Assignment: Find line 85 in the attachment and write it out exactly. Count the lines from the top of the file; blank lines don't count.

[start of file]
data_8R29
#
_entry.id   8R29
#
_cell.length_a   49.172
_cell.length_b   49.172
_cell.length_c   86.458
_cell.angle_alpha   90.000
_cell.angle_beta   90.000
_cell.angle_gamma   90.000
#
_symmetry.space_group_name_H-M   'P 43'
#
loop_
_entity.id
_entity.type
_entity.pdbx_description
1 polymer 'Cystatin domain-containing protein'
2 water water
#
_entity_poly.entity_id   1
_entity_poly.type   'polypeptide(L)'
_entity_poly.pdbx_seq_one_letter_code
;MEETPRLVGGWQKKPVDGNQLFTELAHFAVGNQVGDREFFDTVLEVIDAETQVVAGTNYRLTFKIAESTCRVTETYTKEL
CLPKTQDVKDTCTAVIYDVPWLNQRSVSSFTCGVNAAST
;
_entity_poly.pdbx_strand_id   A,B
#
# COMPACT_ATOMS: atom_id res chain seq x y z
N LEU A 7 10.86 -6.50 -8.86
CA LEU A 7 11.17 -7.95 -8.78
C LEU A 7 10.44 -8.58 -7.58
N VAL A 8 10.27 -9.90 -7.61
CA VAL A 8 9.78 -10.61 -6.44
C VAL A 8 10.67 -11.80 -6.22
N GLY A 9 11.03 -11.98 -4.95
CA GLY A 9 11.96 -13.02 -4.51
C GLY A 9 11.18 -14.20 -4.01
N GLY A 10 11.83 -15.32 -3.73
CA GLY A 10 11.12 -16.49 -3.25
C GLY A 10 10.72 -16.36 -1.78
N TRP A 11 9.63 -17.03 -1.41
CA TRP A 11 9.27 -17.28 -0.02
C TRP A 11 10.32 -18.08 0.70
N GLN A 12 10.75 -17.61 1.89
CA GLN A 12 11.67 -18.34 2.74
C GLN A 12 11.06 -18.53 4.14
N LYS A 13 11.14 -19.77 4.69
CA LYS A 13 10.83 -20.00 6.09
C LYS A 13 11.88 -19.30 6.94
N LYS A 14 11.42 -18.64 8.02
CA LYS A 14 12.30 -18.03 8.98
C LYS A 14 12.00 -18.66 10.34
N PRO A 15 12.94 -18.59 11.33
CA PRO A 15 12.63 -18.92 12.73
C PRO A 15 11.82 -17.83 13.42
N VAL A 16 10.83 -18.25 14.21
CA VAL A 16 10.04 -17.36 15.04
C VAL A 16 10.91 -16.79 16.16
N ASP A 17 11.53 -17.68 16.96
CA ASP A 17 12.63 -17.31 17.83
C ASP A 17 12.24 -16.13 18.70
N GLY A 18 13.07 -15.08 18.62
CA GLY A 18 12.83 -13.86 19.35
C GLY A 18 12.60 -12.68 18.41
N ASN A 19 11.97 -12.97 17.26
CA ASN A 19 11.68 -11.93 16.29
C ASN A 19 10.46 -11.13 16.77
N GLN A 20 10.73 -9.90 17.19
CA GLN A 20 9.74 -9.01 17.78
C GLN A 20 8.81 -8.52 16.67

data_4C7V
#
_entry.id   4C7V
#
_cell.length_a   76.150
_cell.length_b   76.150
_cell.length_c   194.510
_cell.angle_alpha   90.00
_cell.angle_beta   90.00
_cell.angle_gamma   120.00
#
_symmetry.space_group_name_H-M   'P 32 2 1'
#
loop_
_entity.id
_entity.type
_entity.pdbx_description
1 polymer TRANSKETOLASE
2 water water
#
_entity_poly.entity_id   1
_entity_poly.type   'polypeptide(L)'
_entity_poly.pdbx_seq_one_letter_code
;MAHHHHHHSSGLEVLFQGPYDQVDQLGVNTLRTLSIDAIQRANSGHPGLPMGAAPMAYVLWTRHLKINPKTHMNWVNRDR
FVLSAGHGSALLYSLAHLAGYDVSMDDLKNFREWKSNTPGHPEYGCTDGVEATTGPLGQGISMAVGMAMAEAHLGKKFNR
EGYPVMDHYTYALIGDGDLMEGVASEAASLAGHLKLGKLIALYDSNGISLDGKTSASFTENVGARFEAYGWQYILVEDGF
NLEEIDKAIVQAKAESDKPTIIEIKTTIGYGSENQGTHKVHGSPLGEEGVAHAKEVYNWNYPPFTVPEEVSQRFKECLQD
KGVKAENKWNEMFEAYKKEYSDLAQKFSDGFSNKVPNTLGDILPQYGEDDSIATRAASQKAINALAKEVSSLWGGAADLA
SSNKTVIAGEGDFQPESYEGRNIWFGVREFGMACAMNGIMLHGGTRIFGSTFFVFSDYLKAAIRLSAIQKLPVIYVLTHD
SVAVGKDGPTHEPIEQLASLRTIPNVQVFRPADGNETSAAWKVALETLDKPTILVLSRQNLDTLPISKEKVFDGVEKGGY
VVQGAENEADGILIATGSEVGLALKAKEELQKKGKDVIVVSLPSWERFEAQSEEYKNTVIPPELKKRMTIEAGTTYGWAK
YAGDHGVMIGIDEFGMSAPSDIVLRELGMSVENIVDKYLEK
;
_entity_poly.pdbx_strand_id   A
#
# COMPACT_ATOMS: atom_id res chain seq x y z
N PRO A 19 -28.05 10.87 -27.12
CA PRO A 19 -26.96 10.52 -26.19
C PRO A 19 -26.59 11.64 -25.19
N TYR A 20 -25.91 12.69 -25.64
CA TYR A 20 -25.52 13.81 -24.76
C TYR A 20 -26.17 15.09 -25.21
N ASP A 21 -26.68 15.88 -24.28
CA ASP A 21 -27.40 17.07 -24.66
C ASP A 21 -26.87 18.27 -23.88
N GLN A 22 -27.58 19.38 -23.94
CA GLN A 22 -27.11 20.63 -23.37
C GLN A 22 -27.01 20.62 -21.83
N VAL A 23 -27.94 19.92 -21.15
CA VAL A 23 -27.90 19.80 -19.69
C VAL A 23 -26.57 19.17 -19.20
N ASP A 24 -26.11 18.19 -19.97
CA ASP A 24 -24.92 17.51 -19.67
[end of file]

loop_